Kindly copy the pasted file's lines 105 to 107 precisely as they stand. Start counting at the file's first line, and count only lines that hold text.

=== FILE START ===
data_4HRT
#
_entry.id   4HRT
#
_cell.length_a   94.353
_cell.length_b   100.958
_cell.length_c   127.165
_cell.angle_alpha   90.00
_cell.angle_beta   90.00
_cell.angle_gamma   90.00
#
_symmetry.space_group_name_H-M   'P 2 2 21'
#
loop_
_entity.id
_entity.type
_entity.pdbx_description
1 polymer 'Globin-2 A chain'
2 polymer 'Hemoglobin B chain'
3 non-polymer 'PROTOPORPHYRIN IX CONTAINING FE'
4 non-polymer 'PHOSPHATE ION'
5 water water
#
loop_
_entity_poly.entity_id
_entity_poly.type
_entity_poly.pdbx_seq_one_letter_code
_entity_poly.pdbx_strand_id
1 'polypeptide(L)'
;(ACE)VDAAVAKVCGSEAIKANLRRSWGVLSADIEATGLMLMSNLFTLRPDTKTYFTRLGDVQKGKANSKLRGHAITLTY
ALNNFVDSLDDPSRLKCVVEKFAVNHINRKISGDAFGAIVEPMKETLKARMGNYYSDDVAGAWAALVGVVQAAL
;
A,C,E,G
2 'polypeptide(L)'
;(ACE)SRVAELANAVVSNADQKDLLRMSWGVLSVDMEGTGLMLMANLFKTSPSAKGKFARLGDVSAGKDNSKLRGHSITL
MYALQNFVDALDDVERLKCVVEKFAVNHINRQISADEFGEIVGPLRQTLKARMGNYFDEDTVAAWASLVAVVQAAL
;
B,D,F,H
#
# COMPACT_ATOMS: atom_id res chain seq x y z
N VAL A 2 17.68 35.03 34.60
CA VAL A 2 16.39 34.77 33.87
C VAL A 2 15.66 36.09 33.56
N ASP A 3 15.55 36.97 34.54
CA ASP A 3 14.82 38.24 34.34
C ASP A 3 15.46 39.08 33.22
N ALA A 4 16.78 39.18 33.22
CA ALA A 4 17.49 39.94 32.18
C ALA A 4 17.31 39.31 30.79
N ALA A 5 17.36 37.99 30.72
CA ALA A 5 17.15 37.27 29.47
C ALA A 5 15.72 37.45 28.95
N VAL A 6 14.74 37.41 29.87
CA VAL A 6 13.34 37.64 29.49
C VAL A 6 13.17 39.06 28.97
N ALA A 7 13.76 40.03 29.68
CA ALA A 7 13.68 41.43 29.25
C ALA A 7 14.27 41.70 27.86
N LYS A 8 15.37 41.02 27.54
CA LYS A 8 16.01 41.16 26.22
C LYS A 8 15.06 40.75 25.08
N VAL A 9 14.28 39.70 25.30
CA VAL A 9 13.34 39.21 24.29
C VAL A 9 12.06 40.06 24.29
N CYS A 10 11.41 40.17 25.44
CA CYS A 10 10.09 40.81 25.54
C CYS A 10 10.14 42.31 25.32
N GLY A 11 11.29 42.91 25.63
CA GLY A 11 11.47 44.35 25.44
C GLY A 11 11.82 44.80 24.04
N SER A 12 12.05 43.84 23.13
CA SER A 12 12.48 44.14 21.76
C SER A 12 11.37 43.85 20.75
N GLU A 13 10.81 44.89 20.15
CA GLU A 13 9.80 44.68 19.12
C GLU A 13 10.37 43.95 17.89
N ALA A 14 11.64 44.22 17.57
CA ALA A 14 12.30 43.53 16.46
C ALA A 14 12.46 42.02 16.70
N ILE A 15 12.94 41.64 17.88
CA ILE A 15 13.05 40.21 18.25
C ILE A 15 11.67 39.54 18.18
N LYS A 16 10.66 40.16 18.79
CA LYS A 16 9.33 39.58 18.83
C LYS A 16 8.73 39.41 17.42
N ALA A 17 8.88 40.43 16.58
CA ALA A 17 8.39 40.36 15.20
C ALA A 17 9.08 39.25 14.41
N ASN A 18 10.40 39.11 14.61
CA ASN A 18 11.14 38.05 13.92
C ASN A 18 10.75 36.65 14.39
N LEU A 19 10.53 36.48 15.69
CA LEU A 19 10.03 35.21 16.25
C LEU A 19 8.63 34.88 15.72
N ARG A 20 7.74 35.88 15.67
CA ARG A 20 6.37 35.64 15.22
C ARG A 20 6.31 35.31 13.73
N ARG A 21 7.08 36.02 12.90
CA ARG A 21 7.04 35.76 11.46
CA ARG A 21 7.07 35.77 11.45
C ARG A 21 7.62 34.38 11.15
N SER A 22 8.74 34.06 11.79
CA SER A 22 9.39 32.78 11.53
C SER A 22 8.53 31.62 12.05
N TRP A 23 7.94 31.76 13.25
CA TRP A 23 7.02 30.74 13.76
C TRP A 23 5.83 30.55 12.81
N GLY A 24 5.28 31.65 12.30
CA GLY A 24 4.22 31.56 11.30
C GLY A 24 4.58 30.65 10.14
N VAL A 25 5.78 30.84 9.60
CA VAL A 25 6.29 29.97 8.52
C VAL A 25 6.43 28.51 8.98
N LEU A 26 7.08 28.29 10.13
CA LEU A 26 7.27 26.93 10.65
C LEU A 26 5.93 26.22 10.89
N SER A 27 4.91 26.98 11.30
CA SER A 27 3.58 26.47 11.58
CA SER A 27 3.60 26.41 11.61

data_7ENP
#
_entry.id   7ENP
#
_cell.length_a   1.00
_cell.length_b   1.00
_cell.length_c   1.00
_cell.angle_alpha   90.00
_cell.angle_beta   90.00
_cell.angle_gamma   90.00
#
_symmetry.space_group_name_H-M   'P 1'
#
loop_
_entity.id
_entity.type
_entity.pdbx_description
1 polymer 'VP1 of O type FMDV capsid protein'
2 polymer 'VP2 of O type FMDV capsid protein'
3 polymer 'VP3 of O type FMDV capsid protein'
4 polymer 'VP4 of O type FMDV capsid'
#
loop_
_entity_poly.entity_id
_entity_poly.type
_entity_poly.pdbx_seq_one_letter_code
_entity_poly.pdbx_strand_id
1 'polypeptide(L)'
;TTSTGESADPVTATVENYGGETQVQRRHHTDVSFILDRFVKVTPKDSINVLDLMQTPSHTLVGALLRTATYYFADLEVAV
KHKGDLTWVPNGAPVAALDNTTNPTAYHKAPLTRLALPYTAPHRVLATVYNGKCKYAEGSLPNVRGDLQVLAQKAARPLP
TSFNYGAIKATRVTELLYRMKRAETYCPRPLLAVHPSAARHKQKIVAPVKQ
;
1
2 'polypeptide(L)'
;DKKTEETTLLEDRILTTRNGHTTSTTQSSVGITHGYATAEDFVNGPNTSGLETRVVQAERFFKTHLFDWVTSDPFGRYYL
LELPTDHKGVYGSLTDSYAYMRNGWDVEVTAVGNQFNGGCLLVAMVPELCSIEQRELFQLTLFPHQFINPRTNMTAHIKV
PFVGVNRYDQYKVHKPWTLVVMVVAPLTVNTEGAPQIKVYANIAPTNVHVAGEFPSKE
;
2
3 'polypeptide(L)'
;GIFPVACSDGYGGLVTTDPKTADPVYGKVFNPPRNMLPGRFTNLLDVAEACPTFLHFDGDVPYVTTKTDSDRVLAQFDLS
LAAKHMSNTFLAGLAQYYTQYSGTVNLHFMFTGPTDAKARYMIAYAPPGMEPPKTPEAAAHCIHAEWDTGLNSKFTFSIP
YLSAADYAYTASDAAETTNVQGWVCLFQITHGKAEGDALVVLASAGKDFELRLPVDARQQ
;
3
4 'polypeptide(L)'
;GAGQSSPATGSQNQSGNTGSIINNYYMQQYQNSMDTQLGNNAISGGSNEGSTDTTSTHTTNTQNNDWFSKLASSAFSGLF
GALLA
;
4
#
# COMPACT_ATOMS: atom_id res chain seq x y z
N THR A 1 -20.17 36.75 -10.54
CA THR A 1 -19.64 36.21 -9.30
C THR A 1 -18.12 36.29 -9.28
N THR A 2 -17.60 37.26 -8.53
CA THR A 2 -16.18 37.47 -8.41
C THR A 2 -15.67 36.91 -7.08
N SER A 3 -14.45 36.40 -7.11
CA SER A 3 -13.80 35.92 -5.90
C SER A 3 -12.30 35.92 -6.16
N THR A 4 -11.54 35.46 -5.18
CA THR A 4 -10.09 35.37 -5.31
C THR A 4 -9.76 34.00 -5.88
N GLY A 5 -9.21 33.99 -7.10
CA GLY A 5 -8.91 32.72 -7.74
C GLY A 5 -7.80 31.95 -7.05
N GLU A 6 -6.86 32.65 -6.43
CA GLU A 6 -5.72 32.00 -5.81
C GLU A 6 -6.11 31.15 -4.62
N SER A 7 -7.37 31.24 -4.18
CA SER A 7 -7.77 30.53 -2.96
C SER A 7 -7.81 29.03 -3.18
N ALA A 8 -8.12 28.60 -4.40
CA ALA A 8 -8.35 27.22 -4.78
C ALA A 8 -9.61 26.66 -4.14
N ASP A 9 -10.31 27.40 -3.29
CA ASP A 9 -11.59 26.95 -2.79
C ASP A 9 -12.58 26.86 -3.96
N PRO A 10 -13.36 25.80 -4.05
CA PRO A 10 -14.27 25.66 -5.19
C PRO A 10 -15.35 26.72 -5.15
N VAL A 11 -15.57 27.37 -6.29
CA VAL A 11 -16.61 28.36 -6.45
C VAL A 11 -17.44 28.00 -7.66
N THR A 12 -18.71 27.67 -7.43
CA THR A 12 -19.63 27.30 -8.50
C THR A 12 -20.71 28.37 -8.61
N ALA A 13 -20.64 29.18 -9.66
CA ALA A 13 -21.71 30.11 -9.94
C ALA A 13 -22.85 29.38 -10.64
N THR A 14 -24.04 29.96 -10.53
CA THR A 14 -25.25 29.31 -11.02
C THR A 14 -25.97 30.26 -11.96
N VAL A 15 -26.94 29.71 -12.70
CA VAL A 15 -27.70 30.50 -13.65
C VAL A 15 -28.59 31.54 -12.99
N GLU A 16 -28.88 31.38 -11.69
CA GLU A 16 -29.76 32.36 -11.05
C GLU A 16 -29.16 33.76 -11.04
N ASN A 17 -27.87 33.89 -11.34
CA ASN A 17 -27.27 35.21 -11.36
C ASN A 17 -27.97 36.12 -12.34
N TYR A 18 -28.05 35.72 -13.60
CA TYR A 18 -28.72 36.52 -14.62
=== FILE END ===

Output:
N TRP A 23 7.94 31.76 13.25
CA TRP A 23 7.02 30.74 13.76
C TRP A 23 5.83 30.55 12.81